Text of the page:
Well We Are

Many moons ago, I shot with Fujifilm Velvia 100F on my Olympus OM-2000.

Yes, that famous positive slide film. The difference between this and a negative, is the chemical processing; slides appear just like the actual shot. Velvia is known for punchy colors and strong contrast.

I used to think that slide film needed a special camera, medium format or something, or needed to be loaded in the dark. Nope. Velvia 100F, in 135 format (35mm format) can be loaded like normal film. It looks and smells like normal film. (No, actually, it smells stronger. I like!) You only need to process it at a lab that can do the E-6 chemical process.

After that, you can also ask them to cut up the film and mount it on slides for a price.

You can also ask them to process it with the C-41 process, which gives different colors and is called cross-processing. The C-41 process is used for normal negative film can be done at any photo shop.

Thanks Yee Hou for sending the film to be developed to the lab in SS2! (There’s another in Pudu Plaza, aptly called E-Six, and Applied Imaging in Taman Tun Dr. Ismail but all are only open during office hours and take a few days to process.)

By opening the back of the OM-2000, and attaching a shutter release cable to the shutter to keep the shutter open in bulb mode, I could project a light through the back and make it project the image on screen!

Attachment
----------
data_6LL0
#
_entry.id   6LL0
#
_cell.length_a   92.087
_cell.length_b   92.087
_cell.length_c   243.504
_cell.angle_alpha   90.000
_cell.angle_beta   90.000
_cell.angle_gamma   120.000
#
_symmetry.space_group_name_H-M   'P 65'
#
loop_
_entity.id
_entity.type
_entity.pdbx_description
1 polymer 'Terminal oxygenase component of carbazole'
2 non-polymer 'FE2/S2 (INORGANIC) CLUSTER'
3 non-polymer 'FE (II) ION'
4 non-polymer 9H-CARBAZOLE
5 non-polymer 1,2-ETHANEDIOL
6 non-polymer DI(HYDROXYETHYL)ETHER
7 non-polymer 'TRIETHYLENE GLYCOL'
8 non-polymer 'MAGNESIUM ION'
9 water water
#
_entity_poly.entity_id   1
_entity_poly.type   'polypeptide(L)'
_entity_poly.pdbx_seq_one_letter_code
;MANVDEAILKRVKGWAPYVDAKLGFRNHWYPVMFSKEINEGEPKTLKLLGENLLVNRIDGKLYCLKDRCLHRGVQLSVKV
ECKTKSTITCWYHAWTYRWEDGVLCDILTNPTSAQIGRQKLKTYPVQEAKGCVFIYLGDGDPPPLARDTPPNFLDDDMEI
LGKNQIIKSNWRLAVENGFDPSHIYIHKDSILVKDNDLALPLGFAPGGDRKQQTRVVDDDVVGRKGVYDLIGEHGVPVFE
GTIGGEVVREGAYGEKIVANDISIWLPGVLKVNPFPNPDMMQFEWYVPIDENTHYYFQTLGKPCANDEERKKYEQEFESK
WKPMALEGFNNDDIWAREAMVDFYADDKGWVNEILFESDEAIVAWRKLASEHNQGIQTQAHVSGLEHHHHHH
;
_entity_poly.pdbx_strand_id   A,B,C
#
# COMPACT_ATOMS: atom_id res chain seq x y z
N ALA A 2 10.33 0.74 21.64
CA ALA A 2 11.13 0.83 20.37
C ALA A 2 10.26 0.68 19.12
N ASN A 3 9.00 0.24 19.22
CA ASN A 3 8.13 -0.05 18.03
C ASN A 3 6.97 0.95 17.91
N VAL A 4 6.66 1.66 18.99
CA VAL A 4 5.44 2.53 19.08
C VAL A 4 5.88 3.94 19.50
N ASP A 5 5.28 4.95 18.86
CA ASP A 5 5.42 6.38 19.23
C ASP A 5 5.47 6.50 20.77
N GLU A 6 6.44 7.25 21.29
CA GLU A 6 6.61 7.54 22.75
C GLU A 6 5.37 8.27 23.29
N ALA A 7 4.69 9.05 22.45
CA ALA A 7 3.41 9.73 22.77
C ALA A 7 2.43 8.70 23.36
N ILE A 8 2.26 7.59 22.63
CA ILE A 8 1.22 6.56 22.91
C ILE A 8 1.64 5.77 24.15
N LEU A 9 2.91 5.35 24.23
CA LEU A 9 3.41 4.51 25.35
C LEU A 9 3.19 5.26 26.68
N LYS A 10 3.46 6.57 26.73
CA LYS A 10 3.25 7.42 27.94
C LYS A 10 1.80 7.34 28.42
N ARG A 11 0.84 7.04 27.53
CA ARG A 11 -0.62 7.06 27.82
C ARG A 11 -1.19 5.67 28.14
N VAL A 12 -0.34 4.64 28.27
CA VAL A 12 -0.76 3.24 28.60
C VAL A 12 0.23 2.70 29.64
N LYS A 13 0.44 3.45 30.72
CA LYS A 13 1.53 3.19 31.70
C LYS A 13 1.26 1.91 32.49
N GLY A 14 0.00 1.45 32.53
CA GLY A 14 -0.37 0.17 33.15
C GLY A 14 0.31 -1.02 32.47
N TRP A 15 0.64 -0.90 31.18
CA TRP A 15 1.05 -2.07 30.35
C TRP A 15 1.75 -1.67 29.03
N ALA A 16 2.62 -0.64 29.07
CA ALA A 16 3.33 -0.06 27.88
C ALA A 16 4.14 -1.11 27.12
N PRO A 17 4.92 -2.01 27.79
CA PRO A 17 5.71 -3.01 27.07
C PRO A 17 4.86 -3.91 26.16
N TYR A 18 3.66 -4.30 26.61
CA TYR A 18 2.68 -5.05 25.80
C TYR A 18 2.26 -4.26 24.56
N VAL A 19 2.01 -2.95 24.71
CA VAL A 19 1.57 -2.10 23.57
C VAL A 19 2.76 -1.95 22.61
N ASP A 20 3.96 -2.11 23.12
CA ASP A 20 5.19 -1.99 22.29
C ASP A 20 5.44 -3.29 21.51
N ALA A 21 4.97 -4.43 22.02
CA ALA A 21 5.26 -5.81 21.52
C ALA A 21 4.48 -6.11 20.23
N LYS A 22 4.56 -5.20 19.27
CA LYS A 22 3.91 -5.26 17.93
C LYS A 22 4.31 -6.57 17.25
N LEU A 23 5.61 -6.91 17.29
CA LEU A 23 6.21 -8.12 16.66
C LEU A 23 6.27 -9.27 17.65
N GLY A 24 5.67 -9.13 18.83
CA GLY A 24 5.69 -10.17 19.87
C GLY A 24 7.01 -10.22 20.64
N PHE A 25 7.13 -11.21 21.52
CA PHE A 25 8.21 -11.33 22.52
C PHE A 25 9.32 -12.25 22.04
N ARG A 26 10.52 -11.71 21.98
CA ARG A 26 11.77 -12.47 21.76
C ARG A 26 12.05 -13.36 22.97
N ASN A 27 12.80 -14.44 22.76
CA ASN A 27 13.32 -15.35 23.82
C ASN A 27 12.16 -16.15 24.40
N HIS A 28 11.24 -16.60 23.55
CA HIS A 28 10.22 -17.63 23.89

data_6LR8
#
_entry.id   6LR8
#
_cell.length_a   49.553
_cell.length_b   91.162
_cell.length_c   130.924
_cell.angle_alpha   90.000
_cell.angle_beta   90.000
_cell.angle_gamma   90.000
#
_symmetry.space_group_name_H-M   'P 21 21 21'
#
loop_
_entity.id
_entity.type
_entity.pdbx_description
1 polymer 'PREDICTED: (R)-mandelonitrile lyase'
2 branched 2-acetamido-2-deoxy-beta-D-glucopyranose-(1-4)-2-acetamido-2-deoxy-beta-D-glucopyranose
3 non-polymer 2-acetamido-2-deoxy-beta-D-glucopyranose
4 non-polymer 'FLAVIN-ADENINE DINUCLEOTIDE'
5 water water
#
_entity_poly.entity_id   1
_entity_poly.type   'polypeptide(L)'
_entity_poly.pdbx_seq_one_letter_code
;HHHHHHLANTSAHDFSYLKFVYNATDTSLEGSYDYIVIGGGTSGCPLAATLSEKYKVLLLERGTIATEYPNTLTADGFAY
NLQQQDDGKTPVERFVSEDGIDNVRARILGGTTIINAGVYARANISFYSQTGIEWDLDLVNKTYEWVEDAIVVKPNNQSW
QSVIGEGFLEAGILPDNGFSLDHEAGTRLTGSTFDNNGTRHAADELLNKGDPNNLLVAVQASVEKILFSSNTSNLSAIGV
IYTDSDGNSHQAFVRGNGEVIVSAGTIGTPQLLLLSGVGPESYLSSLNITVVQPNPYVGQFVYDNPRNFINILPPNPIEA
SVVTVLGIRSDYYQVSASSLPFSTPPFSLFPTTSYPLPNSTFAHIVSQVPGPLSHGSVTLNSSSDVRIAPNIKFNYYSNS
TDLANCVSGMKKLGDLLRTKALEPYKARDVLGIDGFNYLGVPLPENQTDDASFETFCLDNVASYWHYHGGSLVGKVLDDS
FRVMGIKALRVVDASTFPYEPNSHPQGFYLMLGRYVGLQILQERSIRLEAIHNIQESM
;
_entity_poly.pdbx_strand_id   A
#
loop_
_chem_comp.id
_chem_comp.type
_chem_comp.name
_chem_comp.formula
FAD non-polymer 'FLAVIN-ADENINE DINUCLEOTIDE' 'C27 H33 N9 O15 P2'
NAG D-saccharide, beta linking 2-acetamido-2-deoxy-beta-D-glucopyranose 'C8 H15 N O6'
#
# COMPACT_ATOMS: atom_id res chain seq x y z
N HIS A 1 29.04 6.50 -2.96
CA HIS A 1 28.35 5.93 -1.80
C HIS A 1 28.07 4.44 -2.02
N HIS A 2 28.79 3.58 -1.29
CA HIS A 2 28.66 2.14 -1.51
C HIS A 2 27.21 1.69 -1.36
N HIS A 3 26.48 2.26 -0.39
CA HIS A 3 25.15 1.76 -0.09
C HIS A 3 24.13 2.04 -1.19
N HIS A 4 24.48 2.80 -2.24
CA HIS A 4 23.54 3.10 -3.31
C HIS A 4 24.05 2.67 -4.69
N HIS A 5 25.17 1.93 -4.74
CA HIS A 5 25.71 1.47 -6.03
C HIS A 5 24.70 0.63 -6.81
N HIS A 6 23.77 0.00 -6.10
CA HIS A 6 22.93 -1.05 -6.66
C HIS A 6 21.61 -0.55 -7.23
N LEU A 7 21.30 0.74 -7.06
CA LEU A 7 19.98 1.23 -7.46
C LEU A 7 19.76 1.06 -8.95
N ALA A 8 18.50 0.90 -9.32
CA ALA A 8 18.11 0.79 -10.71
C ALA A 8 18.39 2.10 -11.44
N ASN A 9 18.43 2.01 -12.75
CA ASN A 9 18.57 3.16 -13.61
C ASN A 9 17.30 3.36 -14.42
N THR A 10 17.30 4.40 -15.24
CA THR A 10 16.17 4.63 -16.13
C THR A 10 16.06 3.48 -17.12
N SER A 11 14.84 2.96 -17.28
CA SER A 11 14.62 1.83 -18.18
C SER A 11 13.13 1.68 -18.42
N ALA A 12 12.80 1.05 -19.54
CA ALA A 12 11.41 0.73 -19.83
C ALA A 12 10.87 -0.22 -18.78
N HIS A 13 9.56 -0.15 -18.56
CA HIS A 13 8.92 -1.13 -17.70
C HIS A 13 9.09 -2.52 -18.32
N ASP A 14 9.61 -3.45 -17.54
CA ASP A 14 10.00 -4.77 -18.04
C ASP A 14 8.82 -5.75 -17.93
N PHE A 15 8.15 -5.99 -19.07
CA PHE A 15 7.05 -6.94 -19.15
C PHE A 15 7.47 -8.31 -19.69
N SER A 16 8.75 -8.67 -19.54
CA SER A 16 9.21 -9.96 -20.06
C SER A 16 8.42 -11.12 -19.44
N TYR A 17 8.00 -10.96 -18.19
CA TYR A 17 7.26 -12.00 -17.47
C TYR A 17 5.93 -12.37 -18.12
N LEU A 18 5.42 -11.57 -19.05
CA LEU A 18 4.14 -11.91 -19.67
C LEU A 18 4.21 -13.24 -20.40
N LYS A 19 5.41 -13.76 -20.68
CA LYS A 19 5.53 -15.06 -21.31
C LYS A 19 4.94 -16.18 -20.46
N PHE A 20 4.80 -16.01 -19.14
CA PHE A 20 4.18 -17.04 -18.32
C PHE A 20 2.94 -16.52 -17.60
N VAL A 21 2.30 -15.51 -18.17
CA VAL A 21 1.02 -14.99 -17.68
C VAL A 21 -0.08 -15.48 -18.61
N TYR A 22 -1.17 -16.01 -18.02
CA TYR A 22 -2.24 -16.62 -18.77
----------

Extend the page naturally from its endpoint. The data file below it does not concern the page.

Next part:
(Yes, this was shamelessly ripped off Yee Wei‘s method.)

And so, a lamp shone through the slide, onto a white surface.

Turn off the lights, wrap the lamp with a black shirt to avoid light spillage (lowering contrast.)

Top-left: I wrapped a white plastic bag around a tungsten lamp. Unfortunately, it heats the air inside, creating a vacuum, sucking the plastic towards it and ultimately melting it! Top-right: A better version, with A4 paper and less texture being projected. Bottom-left: All that heat eventually melted the lamp. Bottom-right: The coolest solution; put the slide on a diffusing white object, on a plastic bag wrapped around a flourescent table lamp.

This is a sample of a low-contrast image from not completely sealing off light from escaping around the back of the camera.

Overexposure/underexposure kills the shot, on slide film which has a much lower dynamic range.

This, I swear, looks much better on slide. Regretfully some texture of the plastic bag can be seen.

From this point on, I shot the slides using the slide-on-diffuser-on-plastic-bag-on-flourescent-lamp method. I used the Sony A100 with 18-70mm F3.5-5.6 at 45mm, F11 with the Pro Tama 58mm +20 closeup filter to shoot the slides.

Digicolor, Mutiara Complex, Jalan Ipoh.

Outside Mutiara Complex, Jalan Ipoh with the Vivitar 24mm F2.0 lens and 0.7x Pro Tama wide-angle converter.

Note that the KLCC Twin Towers have vanished!

Olympus 50mm F1.8. My favorite sharp lens.

Using the Nikon SB-28 on bounce and manual calculations, results varied from blown-out faces…

…to lucky exposures.

These shots were from the Indie-licious gig.

16mm goodness at Projet Hartamas.

Again, the Olympus 50mm F1.8 does wonders.

Shine some light on us! Share your festive spirit!

High-contrast blast.

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